“After I left here,” Mohamud recounted, “I extensively traveled in Somalia, mediating [between] different communities and clans [which] were having conflicts for different reasons.”
Understandings, patience, helped by SPI teachings
“The tools and the instruments that I took from here helped me a lot in sitting with the people, having the patience and the endurance to listen to sometimes irrational arguments,” he said.
Fortunately, Mohamud said, his SPI training helped him to realize that the people speaking irrationally and often choosing destructive paths were burdened by psychosocial traumatic baggage as a result of their constant exposure to violent conflict.
Unfortunately, he added, Somalia remains a tinderbox. A destructive act by even one person can undermine years of efforts at peacebuilding and reconciliation and spark widespread attacks of one group against another.
Threatened by terrorists
In this environment – with Somalia’s still-weak, distrusted governmental bodies – the terrorist group Al-Shabaab has played a viciously destabilizing role in Somalia and indeed the entire region, Mohamud said. Members of this group tried to kill Mohamud in a hotel assault four days after he became president on Sept. 10, 2012, and have launched other attacks on him over the last two years, sometimes killing people around him.
On a positive note, Mohamud said Somalia is a “very, very rich country” in terms of possibilities for its people to thrive once stability is achieved. It has millions of hectares of arable land, two strongly flowing rivers, the longest coastline in Africa, and the most livestock per capita. He pointed out that Somalia is situated at one of the “most strategic locations in the world.”
The meeting was held in an area that could be easily secured by the Secret Service and local police. Twenty-six representatives of EMU joined Mohamud and his accompanying group of eight for remarks and lunch at The Gathering Place, a relatively secluded meeting area on the back side of Common Good Marketplace, near the southeast corner of EMU’s campus.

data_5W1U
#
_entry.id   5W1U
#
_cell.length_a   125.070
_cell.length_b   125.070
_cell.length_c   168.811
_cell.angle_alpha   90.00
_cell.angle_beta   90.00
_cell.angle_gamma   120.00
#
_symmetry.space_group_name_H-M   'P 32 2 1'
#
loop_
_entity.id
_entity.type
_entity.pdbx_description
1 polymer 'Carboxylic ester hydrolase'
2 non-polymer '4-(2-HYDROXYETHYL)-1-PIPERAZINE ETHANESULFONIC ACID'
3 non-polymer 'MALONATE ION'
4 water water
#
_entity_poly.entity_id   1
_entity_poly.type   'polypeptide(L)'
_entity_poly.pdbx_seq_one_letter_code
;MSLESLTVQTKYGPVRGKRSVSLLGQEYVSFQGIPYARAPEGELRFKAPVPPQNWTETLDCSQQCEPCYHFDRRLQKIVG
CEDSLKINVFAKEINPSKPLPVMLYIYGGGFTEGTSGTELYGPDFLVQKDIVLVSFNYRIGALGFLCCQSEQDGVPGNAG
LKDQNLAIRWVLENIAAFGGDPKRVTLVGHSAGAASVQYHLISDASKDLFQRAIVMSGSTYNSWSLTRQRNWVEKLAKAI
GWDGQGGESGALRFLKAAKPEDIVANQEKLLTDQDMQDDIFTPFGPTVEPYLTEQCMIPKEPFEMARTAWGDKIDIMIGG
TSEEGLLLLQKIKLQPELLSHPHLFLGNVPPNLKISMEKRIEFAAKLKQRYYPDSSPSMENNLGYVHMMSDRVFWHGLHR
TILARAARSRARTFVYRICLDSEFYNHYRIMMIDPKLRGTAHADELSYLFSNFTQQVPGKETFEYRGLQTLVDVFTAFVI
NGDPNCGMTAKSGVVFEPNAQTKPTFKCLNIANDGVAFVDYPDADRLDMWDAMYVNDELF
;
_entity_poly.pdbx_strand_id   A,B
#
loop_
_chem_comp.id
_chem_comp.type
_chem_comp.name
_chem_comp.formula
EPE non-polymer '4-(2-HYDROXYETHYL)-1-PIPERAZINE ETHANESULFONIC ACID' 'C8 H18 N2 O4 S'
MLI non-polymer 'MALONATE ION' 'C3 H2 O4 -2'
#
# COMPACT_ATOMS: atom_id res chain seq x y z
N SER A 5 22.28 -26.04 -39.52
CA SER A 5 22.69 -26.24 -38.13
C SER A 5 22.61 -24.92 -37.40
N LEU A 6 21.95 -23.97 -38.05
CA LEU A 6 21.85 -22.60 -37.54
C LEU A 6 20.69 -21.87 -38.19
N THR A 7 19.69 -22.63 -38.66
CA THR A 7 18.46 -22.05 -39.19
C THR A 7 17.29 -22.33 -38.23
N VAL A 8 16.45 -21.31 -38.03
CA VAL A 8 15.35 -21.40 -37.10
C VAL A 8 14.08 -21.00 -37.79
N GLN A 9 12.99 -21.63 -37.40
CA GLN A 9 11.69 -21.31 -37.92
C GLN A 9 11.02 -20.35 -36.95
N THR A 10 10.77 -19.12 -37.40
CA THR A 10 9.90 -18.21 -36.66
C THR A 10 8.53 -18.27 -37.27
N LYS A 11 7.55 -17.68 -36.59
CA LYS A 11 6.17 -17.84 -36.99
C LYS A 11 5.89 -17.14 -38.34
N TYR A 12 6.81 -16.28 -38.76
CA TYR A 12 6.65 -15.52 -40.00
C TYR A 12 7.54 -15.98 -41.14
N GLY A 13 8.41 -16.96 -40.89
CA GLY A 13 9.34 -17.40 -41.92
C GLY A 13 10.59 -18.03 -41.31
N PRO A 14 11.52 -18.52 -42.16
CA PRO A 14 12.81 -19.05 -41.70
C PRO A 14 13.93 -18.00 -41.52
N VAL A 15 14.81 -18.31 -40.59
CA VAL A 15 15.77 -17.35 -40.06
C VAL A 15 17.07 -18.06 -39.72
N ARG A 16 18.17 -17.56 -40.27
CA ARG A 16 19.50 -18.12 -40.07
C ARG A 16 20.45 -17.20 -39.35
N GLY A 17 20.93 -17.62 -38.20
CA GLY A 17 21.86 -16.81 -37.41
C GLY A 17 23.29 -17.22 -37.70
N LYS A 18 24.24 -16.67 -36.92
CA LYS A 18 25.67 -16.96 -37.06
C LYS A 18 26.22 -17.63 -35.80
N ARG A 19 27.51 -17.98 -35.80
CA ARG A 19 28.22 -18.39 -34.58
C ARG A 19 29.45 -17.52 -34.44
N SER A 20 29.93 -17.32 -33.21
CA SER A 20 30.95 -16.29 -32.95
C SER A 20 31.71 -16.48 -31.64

Mohamud singled out Kaltuma Noorow, a rising junior at EMU, for special attention at the luncheon, giving her a warm hug as he departed. He praised her deceased mother, Dekha Ibrahim Abdi, a Somali-Muslim renowned for her peace work in East Africa, for insisting that the “cross-cutting subject” of peacebuilding be woven through the required coursework of all students at Simad University.
Fruits of interfaith work
As one of three who spoke on behalf of EMU, Byler explicitly referred to the interfaith nature of EMU’s work with Somali-speaking people, who are largely Muslim.
Byler quoted two passages from the Holy Quran that “whoever saves a life, it is as though he had saved the lives of all humankind.” And: “Have you seen him who denies the religion? He is the one who harshly rebuffs the orphan and does not urge the feeding of the poor.” Byler offered Psalm 82:3 as having a similar message for Jews and Christians: “Give justice to the weak and the orphan; maintain the right of the lowly and destitute.” The Somali president nodded in affirmation as Byler spoke these words.
As a sign of CJP’s commitment to Somalia and the rest of the Horn of Africa, Byler said CJP is establishing its first “practice and learning hub” to “partner with and support our [East African] alumni as they engage in this challenging work” of addressing the deeply rooted, systemic problems that feed the cycles of violence.
EMU President Loren Swartzendruber presented the president of Somalia with several gifts, including training materials in the Somali language used by EMU’s Strategies for Trauma Awareness and Resilience program.